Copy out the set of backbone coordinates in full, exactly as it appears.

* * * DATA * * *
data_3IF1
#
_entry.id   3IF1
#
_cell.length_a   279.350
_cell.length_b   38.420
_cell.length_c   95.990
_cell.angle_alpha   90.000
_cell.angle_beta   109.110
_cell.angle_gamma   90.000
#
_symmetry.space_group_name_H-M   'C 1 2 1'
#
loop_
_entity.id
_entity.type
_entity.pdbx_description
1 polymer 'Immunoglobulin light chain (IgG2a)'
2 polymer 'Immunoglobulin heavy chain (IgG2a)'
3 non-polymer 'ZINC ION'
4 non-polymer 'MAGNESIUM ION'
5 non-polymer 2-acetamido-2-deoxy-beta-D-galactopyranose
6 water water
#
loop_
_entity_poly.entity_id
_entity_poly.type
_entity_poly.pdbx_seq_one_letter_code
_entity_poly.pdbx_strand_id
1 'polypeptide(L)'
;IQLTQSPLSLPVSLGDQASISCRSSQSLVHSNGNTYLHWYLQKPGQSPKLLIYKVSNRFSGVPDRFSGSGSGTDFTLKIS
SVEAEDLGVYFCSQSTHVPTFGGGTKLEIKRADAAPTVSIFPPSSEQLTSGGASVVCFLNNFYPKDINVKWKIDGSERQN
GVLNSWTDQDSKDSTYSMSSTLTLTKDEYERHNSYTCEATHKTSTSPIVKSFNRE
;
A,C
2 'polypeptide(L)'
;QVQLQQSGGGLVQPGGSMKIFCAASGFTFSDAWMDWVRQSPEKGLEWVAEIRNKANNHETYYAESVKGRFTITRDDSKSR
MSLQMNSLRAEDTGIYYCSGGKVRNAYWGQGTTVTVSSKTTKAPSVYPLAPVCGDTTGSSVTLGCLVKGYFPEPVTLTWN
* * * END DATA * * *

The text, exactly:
data_3IF1
#
_entry.id   3IF1
#
_cell.length_a   279.350
_cell.length_b   38.420
_cell.length_c   95.990
_cell.angle_alpha   90.000
_cell.angle_beta   109.110
_cell.angle_gamma   90.000
#
_symmetry.space_group_name_H-M   'C 1 2 1'
#
loop_
_entity.id
_entity.type
_entity.pdbx_description
1 polymer 'Immunoglobulin light chain (IgG2a)'
2 polymer 'Immunoglobulin heavy chain (IgG2a)'
3 non-polymer 'ZINC ION'
4 non-polymer 'MAGNESIUM ION'
5 non-polymer 2-acetamido-2-deoxy-beta-D-galactopyranose
6 water water
#
loop_
_entity_poly.entity_id
_entity_poly.type
_entity_poly.pdbx_seq_one_letter_code
_entity_poly.pdbx_strand_id
1 'polypeptide(L)'
;IQLTQSPLSLPVSLGDQASISCRSSQSLVHSNGNTYLHWYLQKPGQSPKLLIYKVSNRFSGVPDRFSGSGSGTDFTLKIS
SVEAEDLGVYFCSQSTHVPTFGGGTKLEIKRADAAPTVSIFPPSSEQLTSGGASVVCFLNNFYPKDINVKWKIDGSERQN
GVLNSWTDQDSKDSTYSMSSTLTLTKDEYERHNSYTCEATHKTSTSPIVKSFNRE
;
A,C
2 'polypeptide(L)'
;QVQLQQSGGGLVQPGGSMKIFCAASGFTFSDAWMDWVRQSPEKGLEWVAEIRNKANNHETYYAESVKGRFTITRDDSKSR
MSLQMNSLRAEDTGIYYCSGGKVRNAYWGQGTTVTVSSKTTKAPSVYPLAPVCGDTTGSSVTLGCLVKGYFPEPVTLTWN